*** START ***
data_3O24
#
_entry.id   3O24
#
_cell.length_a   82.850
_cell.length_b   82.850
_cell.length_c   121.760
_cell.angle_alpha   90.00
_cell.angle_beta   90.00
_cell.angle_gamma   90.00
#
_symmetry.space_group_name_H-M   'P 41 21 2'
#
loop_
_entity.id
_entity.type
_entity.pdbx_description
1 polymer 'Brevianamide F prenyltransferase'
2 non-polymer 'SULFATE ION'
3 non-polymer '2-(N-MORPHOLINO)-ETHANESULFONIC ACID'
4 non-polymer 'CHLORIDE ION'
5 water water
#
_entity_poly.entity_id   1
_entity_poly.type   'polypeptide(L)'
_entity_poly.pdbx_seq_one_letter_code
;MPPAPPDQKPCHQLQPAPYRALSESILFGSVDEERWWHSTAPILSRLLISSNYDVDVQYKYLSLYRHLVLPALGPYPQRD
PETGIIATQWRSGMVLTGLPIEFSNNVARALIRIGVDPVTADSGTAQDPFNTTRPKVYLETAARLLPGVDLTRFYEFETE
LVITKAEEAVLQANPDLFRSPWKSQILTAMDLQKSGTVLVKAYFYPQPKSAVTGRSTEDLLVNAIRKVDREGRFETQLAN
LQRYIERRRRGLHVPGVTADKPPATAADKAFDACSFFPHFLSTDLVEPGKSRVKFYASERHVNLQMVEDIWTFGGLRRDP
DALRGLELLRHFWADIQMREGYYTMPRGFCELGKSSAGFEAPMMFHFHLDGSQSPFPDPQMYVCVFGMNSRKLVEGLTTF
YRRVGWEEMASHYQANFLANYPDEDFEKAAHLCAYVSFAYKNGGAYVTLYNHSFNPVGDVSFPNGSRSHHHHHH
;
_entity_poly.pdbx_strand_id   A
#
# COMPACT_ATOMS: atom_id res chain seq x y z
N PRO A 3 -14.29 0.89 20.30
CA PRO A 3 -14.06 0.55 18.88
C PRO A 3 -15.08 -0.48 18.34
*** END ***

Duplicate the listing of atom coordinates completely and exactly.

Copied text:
data_3O24
#
_entry.id   3O24
#
_cell.length_a   82.850
_cell.length_b   82.850
_cell.length_c   121.760
_cell.angle_alpha   90.00
_cell.angle_beta   90.00
_cell.angle_gamma   90.00
#
_symmetry.space_group_name_H-M   'P 41 21 2'
#
loop_
_entity.id
_entity.type
_entity.pdbx_description
1 polymer 'Brevianamide F prenyltransferase'
2 non-polymer 'SULFATE ION'
3 non-polymer '2-(N-MORPHOLINO)-ETHANESULFONIC ACID'
4 non-polymer 'CHLORIDE ION'
5 water water
#
_entity_poly.entity_id   1
_entity_poly.type   'polypeptide(L)'
_entity_poly.pdbx_seq_one_letter_code
;MPPAPPDQKPCHQLQPAPYRALSESILFGSVDEERWWHSTAPILSRLLISSNYDVDVQYKYLSLYRHLVLPALGPYPQRD
PETGIIATQWRSGMVLTGLPIEFSNNVARALIRIGVDPVTADSGTAQDPFNTTRPKVYLETAARLLPGVDLTRFYEFETE
LVITKAEEAVLQANPDLFRSPWKSQILTAMDLQKSGTVLVKAYFYPQPKSAVTGRSTEDLLVNAIRKVDREGRFETQLAN
LQRYIERRRRGLHVPGVTADKPPATAADKAFDACSFFPHFLSTDLVEPGKSRVKFYASERHVNLQMVEDIWTFGGLRRDP
DALRGLELLRHFWADIQMREGYYTMPRGFCELGKSSAGFEAPMMFHFHLDGSQSPFPDPQMYVCVFGMNSRKLVEGLTTF
YRRVGWEEMASHYQANFLANYPDEDFEKAAHLCAYVSFAYKNGGAYVTLYNHSFNPVGDVSFPNGSRSHHHHHH
;
_entity_poly.pdbx_strand_id   A
#
# COMPACT_ATOMS: atom_id res chain seq x y z
N PRO A 3 -14.29 0.89 20.30
CA PRO A 3 -14.06 0.55 18.88
C PRO A 3 -15.08 -0.48 18.34